|Goal||Help scientists understand Killer & Pilot Whale communication|
|Task||Listen to individual whale calls online, identify matches.|
Marine scientists need your help to categorize the complex calls of Killer Whales (Orcas) and Pilot Whales and to understand what the calls mean.
Whales and dolphins make sophisticated sounds that play a critical role in communicating, orienting in the ocean environment, and locating food. Scientists have already begun to categorize Killer Whale calls; however, Pilot Whale calls are much less studied.
Project organizers have assembled recordings of two species from across the world's oceans and seas. Citizen scientists simply listen to individual whale calls and identify potential matching calls. Your contribution will help researchers understand what the whales are saying. You can also help discover whether certain calls are made by an individual, one group, or across broad areas.
|How to Join||
To participate in Whale.FM, visit the project website. For more information, see the project tutorial: http://whale.fm/tutorial.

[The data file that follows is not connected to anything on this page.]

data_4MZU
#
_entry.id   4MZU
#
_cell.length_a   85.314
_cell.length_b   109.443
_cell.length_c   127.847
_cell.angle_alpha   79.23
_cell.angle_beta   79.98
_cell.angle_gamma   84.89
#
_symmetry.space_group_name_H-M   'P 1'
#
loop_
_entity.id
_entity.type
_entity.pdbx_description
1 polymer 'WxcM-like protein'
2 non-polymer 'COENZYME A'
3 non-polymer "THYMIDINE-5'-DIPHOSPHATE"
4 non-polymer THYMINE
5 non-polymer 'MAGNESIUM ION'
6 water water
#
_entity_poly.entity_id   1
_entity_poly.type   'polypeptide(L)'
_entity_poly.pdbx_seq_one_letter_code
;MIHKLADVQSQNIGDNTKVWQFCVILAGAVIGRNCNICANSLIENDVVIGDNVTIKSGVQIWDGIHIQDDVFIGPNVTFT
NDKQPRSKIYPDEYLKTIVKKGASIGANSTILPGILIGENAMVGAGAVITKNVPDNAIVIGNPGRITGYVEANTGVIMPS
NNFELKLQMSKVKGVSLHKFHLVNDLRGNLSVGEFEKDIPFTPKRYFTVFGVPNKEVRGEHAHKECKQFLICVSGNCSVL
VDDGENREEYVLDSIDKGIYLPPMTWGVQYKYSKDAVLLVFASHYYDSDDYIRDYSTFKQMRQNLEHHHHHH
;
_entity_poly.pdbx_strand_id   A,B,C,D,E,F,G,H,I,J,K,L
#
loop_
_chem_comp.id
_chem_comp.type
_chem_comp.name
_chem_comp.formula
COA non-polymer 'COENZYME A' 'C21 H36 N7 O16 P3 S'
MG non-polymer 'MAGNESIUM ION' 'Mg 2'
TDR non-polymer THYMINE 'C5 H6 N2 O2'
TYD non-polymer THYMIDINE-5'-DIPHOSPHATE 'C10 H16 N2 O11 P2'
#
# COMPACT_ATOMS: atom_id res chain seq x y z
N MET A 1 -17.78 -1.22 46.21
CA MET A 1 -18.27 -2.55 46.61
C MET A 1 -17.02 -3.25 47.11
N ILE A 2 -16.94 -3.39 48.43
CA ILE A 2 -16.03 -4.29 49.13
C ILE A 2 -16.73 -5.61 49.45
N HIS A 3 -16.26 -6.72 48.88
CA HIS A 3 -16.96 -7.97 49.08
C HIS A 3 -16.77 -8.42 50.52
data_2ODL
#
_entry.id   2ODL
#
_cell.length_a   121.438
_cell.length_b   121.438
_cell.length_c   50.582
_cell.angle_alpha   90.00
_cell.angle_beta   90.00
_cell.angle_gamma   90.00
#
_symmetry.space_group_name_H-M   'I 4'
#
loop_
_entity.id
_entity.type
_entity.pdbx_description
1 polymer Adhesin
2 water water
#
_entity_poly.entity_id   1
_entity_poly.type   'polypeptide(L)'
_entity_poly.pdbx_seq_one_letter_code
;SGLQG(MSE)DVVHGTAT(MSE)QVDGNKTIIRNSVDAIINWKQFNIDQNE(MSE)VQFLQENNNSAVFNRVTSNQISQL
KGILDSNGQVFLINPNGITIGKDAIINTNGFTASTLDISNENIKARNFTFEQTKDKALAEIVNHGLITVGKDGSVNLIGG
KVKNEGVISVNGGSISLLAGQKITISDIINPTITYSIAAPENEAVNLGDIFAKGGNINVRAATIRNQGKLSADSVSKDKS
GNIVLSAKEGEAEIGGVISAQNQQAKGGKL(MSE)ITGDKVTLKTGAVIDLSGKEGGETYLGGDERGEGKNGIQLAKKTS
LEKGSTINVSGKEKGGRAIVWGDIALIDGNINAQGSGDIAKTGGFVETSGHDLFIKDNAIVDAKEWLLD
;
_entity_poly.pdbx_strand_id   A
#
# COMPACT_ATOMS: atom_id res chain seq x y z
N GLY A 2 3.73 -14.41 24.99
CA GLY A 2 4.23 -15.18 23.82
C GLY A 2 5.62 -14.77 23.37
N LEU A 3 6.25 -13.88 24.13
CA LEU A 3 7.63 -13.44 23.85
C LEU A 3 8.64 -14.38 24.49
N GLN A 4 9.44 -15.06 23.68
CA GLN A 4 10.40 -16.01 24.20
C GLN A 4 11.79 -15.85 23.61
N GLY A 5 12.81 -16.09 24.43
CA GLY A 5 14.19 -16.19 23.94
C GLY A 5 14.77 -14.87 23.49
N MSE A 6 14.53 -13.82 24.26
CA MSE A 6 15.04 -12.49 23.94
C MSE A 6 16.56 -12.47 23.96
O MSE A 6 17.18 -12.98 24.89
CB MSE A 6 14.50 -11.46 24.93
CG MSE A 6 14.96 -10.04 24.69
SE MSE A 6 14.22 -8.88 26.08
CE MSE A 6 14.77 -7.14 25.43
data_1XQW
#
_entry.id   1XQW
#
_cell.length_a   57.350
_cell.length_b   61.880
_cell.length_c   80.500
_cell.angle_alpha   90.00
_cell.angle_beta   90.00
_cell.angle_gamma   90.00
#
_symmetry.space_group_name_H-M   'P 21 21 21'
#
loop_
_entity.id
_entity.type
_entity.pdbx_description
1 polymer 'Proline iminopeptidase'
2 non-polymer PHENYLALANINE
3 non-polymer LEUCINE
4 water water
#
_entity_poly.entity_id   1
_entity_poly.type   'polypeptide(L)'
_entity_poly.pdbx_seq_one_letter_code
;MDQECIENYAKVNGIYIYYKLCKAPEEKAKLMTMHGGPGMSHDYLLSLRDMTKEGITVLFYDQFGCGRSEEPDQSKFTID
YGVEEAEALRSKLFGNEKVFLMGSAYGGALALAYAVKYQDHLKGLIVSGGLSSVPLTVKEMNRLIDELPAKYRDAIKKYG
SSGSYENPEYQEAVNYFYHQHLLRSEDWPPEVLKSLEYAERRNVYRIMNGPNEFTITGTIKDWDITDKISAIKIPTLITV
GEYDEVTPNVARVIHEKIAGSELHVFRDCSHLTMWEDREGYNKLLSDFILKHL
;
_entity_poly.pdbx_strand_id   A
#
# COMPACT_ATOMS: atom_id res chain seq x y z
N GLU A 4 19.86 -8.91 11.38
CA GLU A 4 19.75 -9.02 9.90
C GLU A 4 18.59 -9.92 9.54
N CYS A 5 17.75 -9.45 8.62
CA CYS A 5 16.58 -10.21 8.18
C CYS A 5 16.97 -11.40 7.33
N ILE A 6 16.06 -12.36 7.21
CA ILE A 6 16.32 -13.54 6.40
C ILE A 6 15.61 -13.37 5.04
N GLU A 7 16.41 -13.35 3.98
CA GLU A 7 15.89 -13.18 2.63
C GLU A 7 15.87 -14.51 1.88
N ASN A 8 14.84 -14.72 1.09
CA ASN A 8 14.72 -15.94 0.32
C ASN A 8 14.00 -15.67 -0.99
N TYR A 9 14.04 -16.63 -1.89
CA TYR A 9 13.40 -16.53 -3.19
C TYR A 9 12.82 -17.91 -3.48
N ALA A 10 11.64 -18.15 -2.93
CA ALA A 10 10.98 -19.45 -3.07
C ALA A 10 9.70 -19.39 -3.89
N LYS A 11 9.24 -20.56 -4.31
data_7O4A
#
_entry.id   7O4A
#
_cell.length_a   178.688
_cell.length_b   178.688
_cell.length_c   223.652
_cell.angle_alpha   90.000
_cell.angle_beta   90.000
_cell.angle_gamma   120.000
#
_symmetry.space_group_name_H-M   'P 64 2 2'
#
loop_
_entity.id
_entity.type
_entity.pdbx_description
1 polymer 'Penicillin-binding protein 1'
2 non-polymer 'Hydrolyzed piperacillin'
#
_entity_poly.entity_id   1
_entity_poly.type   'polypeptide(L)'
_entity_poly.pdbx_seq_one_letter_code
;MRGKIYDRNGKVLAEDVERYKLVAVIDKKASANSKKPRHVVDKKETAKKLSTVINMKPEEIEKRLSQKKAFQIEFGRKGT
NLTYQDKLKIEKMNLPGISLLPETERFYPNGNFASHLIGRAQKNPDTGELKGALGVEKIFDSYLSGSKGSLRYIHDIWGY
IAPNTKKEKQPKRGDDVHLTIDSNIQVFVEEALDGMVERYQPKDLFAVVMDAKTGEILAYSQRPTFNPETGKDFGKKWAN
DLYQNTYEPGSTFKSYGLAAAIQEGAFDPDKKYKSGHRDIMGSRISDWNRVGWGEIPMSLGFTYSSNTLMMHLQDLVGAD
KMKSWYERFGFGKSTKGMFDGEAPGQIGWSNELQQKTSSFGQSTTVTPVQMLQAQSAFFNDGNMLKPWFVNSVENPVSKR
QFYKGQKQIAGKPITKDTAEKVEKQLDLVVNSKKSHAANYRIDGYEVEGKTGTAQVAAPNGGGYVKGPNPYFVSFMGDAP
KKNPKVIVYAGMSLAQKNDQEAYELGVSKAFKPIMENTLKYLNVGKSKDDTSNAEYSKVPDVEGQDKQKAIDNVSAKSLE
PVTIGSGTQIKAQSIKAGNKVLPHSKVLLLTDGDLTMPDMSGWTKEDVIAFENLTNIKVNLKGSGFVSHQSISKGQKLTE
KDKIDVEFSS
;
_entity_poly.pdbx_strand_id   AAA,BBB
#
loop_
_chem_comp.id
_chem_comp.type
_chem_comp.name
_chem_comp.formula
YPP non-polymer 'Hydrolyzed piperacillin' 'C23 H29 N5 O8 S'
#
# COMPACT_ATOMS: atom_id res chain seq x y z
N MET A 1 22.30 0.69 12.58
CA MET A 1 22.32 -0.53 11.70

|Ideal Age Group||Elementary school (6 - 10 years), Middle school (11 - 13 years), High school (14 - 17 years), College, Graduate students, Adults, Families|
|Ideal Frequency||Just once|
|Average Time||Less than an hour|
|Spend the Time||indoors|
|Type of Activity||Exclusively online|
|Tags||animals, ocean, ocean & water, song, sound, whale, zooniverse|
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These are ratings provided by K-12 teachers. This rating reflects how well the project is suited for the classroom.
Your contributions to this project will be tracked and credited in your SciStarter dashboard!
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